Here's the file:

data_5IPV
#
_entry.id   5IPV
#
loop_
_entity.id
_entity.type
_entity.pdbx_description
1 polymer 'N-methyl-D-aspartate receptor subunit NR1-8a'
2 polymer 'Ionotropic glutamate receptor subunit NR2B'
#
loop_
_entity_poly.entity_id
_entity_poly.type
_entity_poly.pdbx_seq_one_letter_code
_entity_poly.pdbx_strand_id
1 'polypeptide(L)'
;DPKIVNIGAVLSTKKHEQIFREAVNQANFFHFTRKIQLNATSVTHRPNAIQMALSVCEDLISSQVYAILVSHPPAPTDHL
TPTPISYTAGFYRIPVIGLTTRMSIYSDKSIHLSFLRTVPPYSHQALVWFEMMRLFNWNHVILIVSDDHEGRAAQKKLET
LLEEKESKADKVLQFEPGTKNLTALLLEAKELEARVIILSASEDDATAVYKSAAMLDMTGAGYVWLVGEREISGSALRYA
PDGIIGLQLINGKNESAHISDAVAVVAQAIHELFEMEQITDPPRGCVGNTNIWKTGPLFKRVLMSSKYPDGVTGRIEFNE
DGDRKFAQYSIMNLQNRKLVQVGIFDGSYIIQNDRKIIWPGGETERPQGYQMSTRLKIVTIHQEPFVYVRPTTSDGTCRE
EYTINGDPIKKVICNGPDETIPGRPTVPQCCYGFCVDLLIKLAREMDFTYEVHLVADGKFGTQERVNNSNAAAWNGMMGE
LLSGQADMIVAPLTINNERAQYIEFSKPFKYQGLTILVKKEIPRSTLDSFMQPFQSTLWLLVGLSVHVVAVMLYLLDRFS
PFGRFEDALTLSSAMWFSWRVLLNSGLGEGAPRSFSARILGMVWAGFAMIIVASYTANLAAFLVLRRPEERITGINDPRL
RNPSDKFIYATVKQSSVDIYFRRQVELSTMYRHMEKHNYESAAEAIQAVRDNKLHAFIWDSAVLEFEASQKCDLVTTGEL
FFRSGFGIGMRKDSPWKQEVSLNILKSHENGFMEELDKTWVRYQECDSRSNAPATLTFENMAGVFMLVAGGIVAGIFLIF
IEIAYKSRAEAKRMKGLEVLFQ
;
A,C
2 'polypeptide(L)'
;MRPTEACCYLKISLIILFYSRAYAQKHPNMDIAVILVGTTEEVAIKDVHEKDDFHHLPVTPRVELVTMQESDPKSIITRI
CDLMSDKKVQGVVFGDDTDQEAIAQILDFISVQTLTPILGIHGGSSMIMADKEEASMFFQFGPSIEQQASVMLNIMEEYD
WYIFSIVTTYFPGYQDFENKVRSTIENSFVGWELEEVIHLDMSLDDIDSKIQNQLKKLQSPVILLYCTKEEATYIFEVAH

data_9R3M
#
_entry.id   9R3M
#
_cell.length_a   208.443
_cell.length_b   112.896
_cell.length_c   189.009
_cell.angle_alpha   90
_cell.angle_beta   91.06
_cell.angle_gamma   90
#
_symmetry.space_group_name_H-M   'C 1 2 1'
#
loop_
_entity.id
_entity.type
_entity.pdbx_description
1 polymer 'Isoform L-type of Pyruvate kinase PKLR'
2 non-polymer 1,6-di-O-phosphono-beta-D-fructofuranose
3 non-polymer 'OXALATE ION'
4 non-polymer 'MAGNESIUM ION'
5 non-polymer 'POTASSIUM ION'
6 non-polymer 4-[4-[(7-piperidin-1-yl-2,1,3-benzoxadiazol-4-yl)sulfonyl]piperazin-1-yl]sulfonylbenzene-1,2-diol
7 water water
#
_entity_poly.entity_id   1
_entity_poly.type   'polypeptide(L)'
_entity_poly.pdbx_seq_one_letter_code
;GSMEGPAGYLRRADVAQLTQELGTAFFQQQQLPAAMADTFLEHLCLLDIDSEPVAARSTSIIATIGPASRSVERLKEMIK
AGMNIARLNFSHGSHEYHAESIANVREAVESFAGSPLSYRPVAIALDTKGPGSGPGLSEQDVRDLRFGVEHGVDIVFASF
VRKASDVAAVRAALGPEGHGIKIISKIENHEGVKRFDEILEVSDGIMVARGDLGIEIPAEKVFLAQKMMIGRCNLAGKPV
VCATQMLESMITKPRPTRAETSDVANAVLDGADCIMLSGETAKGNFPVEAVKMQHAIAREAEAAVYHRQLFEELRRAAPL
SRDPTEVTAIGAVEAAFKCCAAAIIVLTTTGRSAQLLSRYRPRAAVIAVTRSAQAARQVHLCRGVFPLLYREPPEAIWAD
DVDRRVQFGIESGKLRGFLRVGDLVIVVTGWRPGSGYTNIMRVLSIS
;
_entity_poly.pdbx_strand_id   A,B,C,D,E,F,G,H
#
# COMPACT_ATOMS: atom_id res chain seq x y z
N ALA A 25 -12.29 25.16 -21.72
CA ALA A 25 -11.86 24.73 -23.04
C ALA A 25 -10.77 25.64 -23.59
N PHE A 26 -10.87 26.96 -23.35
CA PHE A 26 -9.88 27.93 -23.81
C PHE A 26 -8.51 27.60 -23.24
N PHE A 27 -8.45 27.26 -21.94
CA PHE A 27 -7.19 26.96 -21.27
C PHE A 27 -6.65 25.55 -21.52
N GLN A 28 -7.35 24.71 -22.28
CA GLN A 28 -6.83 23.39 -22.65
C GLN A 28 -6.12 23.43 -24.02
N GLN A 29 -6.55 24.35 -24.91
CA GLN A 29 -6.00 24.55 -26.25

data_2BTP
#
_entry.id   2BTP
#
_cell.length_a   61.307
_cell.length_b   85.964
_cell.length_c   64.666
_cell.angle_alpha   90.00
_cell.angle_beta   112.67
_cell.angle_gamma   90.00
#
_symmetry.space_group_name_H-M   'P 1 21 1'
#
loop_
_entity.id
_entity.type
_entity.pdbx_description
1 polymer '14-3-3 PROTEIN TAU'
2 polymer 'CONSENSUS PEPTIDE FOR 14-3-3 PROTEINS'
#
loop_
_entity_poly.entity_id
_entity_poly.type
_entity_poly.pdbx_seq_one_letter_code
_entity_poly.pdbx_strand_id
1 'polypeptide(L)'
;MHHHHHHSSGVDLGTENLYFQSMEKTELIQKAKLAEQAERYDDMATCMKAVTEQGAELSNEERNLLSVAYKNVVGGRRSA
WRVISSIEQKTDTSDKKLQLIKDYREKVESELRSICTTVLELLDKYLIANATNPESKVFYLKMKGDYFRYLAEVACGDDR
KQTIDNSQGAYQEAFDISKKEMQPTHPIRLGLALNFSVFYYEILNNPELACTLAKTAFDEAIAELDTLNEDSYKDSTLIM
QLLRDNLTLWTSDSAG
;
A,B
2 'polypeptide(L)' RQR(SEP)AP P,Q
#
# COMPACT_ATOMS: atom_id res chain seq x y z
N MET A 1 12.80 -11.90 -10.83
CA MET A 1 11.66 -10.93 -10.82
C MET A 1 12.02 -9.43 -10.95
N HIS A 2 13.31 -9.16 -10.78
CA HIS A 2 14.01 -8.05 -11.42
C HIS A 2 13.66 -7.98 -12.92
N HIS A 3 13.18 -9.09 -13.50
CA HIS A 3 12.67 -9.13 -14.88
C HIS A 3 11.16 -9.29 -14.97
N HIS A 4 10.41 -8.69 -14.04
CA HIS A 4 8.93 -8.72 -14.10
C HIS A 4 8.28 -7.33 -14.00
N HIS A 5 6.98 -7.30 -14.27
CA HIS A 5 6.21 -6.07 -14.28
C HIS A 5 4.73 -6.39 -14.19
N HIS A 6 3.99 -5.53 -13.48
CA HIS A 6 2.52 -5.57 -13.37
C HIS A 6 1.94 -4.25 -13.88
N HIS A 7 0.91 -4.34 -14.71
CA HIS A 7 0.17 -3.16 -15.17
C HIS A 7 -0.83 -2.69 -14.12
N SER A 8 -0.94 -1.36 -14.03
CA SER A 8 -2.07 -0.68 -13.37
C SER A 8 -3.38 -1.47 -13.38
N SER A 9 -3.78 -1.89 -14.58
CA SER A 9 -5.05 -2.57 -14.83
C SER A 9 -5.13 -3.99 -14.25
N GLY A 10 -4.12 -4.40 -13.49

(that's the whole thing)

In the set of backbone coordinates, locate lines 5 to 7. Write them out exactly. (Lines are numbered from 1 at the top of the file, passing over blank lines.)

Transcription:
loop_
_entity.id
_entity.type